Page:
Flat prices in Mumbai rose 11.6 per cent in the five years up to 2013. In Gurgaon, prices grew at 12.9 per cent during the same period and in Bangalore they grew at ten per cent. Though it seems unrelated, the number of literary festivals in India during that time ballooned from under ten events to more than 60.

Some of India's most prestigious book events, it turns out, are sponsored by real-estate firms.

Their motivation for doing so may lie in another startling statistic. As flat prices have outstripped the growth in salaries, just over 11 million homes are lying vacant in Indian cities, according to the ministry for housing and poverty alleviation.

"You sponsor such events because you have a product to sell," said Pranay Vakil, former chairman of Knight Frank India, the prominent real estate consultancy firm. Partnering with literature festivals, he said, is a way for real estate firms to target specific customers.

Among the highlights of the Jaipur Literature Festival, which starts on Friday, is the announcement of the annual DSC Prize for South Asian Literature. It carries a cash prize of $50,000 and is by far the most lucrative literary award in the subcontinent. It is sponsored by DSC Ltd, an Indian infrastructure and construction company.

DSC is not the only real-estate firm that is promoting literature. The House of Hiranandani sponsored Lit for Life, the annual literature festival of the Hindu newspaper, which was held in Chennai from January 11 to 13. The Lodha Group funded the Times of India Literary Carnival held in Mumbai in December.

"Lodha played a discreet behind-the-scenes role in the festival," said Times of India journalist Namita Devidayal, who organised the festival along with her colleague Bachi Karkaria. "We really appreciate their patronage, for it is impossible for cultural events like this to take place at this scale without hefty corporate sponsorship."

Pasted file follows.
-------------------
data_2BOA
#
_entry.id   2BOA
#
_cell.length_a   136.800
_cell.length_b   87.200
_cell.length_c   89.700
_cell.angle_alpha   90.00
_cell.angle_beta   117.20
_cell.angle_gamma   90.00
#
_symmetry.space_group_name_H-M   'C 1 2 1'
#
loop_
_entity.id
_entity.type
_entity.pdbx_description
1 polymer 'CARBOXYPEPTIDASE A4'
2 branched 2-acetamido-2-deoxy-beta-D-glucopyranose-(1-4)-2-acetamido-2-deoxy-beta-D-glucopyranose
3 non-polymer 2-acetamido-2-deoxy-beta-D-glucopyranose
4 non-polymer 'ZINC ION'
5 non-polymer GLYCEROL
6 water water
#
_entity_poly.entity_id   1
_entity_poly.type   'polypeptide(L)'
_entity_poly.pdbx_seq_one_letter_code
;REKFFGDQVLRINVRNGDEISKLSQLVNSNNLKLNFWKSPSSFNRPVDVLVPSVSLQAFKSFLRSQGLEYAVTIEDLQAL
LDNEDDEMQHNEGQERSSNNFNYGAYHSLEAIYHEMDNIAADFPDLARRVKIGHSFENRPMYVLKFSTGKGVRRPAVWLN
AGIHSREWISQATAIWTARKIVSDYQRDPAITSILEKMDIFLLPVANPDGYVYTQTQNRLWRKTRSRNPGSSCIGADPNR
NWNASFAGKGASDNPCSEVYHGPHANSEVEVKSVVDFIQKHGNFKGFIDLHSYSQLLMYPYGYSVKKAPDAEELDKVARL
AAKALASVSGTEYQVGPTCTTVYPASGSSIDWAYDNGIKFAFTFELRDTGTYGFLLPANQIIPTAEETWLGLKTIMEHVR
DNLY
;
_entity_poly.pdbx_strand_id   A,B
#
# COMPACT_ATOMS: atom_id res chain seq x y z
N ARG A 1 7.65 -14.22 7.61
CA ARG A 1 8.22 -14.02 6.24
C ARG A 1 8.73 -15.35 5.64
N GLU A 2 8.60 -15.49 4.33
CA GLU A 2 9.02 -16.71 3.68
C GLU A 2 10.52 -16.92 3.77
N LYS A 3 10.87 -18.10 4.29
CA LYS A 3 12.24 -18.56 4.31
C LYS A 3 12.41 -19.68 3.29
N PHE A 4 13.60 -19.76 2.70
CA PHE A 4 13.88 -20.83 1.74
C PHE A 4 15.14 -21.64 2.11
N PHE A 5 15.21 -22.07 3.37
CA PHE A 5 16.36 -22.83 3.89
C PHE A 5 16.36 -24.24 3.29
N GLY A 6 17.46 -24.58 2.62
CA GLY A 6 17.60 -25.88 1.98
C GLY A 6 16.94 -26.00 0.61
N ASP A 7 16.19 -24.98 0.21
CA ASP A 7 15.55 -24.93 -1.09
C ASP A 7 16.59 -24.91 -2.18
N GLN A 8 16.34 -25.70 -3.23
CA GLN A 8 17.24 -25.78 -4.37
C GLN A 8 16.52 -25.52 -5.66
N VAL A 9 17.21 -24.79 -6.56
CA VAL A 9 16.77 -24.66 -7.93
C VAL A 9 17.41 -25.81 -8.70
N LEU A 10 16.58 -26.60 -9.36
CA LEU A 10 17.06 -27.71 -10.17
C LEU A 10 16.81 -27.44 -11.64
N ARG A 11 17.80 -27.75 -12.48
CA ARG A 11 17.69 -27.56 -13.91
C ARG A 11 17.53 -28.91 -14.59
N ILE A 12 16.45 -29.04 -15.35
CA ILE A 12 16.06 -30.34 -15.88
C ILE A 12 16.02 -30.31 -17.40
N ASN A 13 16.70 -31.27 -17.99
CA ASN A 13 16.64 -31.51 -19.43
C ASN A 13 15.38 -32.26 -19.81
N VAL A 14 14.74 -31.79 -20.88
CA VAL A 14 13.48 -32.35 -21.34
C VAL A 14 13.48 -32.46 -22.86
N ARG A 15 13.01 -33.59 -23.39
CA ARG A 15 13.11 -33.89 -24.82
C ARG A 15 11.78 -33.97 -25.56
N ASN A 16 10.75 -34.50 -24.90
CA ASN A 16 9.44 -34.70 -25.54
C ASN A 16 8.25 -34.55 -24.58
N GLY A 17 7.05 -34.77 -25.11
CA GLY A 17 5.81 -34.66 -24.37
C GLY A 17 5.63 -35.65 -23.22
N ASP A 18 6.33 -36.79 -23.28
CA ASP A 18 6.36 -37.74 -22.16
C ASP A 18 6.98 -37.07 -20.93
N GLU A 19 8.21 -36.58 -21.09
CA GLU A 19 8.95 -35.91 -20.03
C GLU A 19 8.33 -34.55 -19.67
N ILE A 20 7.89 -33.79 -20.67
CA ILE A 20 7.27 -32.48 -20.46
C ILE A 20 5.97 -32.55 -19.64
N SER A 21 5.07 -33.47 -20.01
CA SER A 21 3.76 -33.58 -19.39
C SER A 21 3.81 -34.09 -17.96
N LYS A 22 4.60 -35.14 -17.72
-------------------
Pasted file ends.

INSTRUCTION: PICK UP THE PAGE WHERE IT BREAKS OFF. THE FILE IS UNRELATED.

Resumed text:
Consultant Pranay Vakil said that real-estate firms are drawn to literary festivals for the same reason they also sponsor college culture festivals and even religious events: these gatherings give them access to select groups that are likely to buy their flats.

However, R Karthik, the chief marketing officer of Lodha Group, said that sponsoring literary festivals wasn't exactly the most cost-effective method of promoting his products. He said that his company wanted to create an association that went beyond both literature and real estate.

"This is the first time we have ever sponsored a literature fest, mainly because of the Times of India brand and the prominence of the event, both of which worked to reflect well on Lodha," Karthik said.

Whatever the motivation of real-estate firms, their new-found interest in books bodes well for the Indian literary scene. Though publicity budgets across most sectors been hurt by the global economic slowdown, real-estate firms were the fourth-largest spenders on print advertising last year, and among the top ten advertisers on TV.

Devidayal of the Times Literary Carnival said it is heartening when a real estate firm looks beyond the bottom line and participates in enhancing a city's culture and literature scene.  "I think the landscape of a city is shaped not just by its physical skyline, but by its intangible cultural skyline, so to speak," she said.